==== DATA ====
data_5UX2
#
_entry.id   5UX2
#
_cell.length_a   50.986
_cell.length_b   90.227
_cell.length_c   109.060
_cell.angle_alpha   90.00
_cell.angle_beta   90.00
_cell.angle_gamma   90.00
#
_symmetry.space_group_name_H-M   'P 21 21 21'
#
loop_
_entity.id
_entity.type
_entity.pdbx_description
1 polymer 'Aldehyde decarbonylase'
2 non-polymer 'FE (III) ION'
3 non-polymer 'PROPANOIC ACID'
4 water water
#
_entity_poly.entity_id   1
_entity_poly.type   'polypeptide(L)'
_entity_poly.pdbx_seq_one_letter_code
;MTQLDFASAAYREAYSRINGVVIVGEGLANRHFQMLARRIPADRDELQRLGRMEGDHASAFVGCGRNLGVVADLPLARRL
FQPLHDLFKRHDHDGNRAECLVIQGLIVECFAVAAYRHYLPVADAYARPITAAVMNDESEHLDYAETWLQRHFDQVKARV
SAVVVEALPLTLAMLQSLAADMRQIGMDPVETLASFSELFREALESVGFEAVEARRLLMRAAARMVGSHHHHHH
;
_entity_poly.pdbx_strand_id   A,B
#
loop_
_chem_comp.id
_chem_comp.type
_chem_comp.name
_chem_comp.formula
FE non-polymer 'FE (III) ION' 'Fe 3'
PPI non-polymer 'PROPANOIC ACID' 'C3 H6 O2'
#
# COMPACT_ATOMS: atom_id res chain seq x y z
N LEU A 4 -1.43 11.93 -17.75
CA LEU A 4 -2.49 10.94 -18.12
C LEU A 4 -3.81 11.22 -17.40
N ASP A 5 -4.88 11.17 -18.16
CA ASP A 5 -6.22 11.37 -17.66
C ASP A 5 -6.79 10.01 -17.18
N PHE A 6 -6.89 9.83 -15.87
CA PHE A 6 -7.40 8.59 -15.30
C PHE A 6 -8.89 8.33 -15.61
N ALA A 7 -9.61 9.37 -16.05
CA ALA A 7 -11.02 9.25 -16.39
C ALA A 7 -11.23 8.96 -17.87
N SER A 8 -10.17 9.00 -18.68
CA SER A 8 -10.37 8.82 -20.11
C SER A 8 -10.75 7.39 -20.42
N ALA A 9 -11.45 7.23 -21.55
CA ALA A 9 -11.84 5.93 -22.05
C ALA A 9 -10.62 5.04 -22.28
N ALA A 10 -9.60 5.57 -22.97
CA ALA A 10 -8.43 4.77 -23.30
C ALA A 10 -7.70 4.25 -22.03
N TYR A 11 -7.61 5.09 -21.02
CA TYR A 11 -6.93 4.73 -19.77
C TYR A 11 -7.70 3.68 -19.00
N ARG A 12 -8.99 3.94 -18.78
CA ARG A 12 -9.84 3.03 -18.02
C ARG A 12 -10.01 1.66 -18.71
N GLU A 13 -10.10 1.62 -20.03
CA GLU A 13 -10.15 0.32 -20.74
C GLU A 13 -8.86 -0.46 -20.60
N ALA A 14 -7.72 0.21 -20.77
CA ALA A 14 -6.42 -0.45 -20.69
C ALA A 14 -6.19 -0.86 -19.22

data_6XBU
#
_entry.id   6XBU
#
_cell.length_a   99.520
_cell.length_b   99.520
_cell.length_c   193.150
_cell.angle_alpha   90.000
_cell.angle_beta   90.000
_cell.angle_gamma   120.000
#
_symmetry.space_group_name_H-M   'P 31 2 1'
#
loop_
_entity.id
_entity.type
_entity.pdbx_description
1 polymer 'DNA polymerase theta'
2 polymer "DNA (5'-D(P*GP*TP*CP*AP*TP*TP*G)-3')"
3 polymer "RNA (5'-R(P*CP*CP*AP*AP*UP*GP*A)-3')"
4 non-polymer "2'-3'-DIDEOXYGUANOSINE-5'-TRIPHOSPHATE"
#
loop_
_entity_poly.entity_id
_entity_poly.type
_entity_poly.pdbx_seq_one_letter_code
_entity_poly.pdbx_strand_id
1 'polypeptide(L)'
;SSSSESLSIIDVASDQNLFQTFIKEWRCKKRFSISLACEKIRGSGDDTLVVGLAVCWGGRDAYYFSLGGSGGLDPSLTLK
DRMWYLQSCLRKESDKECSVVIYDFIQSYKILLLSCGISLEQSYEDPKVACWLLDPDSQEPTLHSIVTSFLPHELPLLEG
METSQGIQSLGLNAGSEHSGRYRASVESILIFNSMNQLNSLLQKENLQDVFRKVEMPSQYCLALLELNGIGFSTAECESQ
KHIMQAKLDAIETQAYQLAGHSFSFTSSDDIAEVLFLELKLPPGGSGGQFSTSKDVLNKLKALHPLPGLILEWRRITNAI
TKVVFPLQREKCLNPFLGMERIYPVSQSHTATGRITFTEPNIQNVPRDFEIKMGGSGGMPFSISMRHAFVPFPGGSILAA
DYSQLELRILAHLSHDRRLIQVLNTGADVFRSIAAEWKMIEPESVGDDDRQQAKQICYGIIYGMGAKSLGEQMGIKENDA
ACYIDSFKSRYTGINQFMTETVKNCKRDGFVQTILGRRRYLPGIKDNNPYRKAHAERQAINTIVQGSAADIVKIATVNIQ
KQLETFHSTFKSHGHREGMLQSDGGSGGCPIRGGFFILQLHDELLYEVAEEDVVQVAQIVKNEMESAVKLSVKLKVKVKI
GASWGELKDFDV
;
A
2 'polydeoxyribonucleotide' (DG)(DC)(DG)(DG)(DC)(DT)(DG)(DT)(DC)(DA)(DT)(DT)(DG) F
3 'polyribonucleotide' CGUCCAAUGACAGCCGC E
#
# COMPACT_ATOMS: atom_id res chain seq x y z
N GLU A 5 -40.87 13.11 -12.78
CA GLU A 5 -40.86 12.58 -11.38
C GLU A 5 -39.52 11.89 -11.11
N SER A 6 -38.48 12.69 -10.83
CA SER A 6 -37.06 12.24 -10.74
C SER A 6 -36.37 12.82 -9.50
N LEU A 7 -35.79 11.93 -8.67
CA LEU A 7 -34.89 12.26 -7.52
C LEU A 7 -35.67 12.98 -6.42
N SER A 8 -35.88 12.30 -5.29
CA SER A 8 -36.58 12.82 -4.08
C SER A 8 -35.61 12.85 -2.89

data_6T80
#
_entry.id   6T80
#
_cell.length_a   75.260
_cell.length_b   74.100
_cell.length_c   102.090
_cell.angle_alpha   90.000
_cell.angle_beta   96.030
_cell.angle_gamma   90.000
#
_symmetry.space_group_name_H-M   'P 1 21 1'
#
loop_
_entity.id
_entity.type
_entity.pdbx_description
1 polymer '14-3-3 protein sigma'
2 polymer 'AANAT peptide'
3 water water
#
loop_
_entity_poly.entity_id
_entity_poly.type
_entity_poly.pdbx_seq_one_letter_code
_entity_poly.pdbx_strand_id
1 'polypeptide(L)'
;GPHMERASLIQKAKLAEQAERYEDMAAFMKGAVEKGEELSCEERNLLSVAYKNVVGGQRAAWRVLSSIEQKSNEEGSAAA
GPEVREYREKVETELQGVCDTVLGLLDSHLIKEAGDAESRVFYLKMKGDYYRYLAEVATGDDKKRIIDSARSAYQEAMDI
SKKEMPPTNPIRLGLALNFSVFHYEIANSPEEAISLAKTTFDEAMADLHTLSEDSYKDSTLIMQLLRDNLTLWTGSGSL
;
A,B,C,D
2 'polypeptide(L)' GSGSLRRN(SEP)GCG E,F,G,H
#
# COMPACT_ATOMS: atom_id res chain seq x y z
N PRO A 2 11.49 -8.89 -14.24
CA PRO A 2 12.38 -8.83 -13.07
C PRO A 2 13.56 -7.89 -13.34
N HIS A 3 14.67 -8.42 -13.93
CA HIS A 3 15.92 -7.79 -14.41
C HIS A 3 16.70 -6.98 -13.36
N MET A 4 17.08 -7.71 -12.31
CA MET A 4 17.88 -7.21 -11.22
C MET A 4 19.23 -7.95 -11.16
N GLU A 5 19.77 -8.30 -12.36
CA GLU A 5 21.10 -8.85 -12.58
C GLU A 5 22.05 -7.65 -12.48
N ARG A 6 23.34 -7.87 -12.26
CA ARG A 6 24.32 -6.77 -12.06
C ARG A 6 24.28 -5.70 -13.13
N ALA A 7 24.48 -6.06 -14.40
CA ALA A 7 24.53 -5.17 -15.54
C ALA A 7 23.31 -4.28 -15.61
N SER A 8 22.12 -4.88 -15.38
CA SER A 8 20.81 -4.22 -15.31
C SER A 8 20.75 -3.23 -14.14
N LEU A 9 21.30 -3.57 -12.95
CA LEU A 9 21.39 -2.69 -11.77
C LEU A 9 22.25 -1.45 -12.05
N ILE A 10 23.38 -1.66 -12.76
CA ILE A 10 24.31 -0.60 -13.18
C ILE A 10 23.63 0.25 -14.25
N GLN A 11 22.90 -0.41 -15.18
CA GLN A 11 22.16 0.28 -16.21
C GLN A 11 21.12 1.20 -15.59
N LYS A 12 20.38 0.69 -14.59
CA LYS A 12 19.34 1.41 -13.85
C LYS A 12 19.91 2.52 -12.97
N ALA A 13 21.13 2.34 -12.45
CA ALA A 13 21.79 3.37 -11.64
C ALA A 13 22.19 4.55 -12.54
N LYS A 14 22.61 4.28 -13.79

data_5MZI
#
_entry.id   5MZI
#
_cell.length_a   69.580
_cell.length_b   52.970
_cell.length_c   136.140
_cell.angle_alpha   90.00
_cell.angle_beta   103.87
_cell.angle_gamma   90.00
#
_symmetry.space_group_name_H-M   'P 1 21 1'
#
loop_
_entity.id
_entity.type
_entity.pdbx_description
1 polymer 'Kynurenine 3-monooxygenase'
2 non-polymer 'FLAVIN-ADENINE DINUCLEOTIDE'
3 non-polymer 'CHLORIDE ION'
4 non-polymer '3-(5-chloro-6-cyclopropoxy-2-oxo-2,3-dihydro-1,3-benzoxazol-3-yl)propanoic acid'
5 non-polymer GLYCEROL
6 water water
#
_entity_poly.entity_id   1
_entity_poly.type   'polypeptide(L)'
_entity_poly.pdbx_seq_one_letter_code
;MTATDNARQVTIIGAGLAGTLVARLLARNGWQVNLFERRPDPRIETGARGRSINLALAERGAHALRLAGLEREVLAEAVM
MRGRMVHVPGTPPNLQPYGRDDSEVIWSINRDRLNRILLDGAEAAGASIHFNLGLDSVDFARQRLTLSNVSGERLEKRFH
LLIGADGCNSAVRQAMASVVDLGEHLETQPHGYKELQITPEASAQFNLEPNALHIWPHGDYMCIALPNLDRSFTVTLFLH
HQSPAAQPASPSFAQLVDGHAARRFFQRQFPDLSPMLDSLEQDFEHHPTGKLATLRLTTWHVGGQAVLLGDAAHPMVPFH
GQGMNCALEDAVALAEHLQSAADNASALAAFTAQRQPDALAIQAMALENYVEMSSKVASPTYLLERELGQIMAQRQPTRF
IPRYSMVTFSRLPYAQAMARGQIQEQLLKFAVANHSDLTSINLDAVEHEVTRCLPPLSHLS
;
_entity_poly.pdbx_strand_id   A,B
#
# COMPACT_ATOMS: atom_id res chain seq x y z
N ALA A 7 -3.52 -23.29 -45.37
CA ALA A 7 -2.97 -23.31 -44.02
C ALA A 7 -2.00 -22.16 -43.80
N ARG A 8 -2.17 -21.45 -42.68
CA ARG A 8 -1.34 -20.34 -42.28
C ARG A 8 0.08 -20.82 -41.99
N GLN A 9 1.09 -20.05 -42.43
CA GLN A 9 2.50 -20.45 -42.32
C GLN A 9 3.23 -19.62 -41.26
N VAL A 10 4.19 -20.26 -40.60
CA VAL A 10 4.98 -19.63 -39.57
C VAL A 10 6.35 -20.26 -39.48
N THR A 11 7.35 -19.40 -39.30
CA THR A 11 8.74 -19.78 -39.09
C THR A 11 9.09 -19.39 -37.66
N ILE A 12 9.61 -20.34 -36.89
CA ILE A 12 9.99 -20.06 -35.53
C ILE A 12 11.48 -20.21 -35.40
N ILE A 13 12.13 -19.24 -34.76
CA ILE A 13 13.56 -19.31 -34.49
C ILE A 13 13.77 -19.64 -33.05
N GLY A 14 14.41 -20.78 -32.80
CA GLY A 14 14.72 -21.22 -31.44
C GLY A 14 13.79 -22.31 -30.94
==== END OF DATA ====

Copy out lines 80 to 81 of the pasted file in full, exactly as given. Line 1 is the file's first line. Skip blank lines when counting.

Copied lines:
_cell.length_c   193.150
_cell.angle_alpha   90.000